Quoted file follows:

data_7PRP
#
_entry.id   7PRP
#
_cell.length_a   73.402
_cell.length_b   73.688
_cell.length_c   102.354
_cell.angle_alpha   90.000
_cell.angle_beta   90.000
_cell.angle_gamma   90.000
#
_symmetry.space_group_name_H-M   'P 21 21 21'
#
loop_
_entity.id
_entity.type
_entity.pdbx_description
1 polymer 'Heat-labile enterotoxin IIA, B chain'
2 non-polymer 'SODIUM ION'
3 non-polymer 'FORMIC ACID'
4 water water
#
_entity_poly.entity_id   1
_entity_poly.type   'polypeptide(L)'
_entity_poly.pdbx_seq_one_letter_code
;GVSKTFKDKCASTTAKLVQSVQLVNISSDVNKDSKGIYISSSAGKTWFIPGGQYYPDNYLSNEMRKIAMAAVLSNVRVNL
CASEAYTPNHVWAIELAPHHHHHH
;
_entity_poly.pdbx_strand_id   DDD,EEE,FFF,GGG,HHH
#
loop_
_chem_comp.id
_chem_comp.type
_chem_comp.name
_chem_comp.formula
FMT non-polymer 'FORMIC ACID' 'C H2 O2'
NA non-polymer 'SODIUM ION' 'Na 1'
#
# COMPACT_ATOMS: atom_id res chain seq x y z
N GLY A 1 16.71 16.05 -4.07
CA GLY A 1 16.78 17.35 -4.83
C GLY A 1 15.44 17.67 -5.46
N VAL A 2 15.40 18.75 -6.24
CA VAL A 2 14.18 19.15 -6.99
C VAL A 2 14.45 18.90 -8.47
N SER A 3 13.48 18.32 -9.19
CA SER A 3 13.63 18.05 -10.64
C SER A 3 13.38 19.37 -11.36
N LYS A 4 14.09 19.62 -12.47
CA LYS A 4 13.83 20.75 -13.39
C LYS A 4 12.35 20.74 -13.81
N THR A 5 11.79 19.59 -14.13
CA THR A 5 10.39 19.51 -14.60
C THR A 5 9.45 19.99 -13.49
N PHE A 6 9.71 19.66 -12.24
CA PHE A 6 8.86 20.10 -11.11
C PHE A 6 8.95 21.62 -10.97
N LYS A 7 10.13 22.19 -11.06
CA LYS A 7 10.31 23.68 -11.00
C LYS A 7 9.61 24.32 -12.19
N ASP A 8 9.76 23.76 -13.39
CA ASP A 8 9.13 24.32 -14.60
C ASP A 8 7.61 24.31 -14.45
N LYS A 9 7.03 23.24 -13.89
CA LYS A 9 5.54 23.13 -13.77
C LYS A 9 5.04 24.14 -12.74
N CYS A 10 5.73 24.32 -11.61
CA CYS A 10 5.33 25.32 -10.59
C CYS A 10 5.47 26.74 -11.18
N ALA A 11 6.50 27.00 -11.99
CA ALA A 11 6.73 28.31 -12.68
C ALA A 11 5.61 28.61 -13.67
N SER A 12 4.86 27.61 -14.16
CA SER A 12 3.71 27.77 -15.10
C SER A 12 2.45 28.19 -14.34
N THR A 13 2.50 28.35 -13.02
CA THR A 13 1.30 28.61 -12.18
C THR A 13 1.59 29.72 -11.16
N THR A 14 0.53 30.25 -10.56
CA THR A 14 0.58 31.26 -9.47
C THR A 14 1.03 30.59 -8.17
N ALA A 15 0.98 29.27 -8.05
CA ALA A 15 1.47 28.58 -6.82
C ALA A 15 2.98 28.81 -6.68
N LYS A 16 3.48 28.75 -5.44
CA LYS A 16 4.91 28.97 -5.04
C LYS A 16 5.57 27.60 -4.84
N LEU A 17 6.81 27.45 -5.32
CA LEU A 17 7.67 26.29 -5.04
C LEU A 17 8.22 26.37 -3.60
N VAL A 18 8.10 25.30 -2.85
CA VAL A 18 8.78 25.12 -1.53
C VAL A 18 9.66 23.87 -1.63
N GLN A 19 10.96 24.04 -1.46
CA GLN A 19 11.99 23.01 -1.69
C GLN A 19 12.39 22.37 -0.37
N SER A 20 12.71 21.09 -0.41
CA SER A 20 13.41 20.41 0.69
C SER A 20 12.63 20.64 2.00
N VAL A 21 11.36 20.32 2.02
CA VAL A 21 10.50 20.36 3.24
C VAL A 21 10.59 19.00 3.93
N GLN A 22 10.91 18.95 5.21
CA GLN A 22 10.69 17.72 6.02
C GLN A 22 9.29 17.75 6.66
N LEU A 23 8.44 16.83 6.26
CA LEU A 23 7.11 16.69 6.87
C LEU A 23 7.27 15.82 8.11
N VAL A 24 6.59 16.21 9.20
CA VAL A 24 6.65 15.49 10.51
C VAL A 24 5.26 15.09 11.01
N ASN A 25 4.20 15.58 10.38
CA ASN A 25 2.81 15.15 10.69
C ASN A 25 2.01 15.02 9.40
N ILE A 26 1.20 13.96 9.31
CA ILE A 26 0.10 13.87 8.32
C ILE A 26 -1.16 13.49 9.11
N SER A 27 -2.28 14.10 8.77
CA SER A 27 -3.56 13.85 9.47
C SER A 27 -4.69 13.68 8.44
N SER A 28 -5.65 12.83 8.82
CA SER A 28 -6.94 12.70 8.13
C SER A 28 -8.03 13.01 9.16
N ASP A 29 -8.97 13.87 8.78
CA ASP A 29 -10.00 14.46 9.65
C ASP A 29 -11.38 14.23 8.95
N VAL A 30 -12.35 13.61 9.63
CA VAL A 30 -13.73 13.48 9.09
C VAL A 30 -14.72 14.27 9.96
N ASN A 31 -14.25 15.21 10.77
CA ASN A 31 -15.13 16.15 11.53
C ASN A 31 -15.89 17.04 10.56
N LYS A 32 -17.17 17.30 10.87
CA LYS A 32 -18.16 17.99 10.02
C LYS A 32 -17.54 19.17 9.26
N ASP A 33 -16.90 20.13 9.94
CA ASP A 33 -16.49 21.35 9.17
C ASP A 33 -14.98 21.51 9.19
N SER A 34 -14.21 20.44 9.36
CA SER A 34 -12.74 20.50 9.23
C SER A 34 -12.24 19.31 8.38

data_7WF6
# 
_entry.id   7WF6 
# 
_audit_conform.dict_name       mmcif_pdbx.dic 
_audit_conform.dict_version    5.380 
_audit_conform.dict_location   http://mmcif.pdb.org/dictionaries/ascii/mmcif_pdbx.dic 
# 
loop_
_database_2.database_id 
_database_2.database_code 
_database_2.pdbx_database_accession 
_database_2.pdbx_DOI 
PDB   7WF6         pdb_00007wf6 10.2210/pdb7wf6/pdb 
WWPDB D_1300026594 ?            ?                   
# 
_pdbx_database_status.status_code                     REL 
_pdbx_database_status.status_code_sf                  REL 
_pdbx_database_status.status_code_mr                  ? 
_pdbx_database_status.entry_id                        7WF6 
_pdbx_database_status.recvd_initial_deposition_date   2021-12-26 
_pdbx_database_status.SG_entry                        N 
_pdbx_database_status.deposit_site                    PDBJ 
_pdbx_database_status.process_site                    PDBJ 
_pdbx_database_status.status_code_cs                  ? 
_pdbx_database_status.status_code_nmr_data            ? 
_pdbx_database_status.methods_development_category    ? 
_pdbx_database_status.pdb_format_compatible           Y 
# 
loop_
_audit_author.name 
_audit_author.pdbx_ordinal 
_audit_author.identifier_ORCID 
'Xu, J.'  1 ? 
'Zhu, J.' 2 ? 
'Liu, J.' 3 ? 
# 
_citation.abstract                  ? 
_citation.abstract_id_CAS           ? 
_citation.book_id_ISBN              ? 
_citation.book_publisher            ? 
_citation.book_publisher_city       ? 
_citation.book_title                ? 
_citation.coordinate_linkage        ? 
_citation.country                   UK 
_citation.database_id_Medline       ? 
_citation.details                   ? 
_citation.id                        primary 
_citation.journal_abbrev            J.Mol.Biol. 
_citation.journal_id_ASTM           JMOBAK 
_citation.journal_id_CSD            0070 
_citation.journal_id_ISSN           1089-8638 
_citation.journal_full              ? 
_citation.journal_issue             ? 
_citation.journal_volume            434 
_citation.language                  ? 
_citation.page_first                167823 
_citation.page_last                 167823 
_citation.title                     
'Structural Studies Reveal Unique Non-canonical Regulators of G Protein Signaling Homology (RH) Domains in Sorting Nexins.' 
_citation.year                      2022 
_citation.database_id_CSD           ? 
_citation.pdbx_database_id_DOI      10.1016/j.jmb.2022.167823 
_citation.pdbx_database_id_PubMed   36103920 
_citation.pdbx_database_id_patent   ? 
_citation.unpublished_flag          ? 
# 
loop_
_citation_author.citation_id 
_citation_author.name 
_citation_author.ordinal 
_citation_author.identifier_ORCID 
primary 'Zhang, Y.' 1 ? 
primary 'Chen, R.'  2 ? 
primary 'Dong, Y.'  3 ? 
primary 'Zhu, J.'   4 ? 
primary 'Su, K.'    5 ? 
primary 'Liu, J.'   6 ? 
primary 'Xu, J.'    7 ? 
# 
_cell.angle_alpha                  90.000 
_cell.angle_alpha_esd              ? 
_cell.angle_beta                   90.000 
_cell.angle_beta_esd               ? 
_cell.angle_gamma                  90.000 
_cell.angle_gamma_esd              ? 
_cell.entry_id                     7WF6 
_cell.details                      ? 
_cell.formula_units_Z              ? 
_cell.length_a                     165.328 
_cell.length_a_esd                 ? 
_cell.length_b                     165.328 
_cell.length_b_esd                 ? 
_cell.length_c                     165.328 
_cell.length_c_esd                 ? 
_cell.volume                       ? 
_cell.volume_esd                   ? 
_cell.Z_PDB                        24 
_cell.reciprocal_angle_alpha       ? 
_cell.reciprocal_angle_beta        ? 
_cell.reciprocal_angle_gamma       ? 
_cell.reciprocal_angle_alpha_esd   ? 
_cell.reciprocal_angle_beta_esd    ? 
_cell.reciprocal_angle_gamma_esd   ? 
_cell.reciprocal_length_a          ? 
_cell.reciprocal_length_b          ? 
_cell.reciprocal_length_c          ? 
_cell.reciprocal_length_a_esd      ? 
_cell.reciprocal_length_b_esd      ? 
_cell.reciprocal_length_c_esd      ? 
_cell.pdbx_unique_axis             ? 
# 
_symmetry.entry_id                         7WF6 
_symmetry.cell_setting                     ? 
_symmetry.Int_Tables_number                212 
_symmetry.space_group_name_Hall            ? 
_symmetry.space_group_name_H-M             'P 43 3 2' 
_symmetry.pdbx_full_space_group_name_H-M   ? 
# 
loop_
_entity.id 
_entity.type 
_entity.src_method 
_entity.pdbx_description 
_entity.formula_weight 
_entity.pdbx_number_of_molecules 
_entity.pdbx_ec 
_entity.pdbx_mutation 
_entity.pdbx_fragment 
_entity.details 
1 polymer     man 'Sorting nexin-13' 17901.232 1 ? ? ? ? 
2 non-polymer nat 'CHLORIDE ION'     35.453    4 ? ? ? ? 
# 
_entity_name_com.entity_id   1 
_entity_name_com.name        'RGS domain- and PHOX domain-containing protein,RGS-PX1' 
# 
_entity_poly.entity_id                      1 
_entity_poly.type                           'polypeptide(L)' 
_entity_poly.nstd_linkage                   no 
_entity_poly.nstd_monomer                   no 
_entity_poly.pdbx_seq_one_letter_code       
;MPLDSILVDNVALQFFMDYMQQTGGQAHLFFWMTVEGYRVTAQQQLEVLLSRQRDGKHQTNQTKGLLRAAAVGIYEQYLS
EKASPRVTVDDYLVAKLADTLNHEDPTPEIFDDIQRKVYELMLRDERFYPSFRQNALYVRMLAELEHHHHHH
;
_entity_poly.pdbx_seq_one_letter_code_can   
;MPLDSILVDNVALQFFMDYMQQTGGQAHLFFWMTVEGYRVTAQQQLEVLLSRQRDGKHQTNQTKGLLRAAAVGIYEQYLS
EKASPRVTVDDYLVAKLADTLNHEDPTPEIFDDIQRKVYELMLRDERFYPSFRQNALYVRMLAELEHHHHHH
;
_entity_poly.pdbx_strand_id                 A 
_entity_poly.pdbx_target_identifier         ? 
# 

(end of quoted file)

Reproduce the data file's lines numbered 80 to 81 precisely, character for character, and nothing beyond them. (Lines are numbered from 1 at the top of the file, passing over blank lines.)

CA THR A 14 0.58 31.26 -9.47
C THR A 14 1.03 30.59 -8.17